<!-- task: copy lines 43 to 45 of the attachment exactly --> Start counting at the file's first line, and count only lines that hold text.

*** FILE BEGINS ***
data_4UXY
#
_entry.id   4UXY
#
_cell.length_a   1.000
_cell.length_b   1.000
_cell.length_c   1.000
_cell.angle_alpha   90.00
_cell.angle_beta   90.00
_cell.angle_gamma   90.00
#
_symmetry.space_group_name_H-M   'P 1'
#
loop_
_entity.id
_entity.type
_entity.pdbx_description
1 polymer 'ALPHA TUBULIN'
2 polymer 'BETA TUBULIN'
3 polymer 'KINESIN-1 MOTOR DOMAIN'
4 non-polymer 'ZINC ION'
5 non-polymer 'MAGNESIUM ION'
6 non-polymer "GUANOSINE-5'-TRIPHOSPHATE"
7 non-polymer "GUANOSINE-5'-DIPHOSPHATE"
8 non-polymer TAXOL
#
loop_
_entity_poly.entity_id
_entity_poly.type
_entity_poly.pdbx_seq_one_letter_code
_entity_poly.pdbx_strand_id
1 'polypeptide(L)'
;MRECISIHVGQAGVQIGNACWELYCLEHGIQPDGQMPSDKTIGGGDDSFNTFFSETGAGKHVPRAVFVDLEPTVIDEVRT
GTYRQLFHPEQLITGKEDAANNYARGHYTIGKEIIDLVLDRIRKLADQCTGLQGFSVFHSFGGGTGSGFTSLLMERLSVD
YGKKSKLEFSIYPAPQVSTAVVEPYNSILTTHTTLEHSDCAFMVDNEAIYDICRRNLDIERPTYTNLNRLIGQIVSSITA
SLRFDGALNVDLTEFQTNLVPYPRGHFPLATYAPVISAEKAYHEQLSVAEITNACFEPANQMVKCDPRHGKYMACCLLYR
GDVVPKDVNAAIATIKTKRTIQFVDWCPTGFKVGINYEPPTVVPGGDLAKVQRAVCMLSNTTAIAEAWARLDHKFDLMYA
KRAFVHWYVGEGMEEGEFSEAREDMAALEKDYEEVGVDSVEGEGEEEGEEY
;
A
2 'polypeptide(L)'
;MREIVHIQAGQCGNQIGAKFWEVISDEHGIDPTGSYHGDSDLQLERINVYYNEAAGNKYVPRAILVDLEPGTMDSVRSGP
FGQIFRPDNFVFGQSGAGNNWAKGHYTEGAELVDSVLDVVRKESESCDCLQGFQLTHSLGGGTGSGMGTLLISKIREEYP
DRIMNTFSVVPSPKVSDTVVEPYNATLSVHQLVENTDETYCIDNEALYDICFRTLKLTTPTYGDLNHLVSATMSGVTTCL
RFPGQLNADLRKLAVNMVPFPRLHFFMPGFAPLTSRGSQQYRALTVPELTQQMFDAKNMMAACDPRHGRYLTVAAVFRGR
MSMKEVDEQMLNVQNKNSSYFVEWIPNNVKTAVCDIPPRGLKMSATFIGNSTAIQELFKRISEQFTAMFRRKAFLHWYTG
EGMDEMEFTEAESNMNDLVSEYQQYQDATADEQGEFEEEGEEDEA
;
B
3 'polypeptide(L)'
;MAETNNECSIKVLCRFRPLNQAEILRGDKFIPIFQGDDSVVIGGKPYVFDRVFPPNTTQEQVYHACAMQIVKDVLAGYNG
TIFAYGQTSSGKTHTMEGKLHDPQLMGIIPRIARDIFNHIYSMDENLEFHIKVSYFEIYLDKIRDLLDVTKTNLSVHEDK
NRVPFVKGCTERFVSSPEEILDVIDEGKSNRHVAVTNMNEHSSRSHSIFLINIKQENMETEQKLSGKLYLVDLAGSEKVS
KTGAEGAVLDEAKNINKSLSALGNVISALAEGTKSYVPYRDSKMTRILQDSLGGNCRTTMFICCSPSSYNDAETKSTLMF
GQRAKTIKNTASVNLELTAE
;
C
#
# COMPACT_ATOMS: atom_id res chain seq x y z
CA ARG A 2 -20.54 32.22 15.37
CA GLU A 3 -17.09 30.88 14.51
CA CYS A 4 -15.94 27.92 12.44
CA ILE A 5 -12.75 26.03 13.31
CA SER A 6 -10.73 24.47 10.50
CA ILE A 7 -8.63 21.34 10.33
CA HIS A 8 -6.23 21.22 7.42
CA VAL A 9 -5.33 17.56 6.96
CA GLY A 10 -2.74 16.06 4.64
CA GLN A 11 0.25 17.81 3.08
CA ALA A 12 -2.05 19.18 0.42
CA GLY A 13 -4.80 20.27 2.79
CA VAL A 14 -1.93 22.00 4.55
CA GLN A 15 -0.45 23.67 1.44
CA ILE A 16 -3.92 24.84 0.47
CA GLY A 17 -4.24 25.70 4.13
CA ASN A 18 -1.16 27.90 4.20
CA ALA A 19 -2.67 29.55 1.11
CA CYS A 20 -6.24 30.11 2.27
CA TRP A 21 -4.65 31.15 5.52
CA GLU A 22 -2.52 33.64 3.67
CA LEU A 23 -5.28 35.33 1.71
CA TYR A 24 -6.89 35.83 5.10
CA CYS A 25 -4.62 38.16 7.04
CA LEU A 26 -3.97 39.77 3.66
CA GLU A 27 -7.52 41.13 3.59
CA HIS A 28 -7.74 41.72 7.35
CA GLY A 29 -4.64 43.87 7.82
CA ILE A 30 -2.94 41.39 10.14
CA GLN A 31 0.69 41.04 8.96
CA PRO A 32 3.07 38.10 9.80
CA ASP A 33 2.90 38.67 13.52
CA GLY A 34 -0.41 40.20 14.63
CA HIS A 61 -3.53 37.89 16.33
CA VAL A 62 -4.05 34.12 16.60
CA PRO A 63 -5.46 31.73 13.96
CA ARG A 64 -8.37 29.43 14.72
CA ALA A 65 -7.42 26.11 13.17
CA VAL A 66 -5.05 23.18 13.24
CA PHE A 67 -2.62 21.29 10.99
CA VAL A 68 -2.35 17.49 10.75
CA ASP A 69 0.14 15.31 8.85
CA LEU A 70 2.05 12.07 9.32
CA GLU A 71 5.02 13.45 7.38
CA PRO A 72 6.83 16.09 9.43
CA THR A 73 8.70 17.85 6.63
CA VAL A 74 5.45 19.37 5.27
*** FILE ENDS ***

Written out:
FGQIFRPDNFVFGQSGAGNNWAKGHYTEGAELVDSVLDVVRKESESCDCLQGFQLTHSLGGGTGSGMGTLLISKIREEYP
DRIMNTFSVVPSPKVSDTVVEPYNATLSVHQLVENTDETYCIDNEALYDICFRTLKLTTPTYGDLNHLVSATMSGVTTCL
RFPGQLNADLRKLAVNMVPFPRLHFFMPGFAPLTSRGSQQYRALTVPELTQQMFDAKNMMAACDPRHGRYLTVAAVFRGR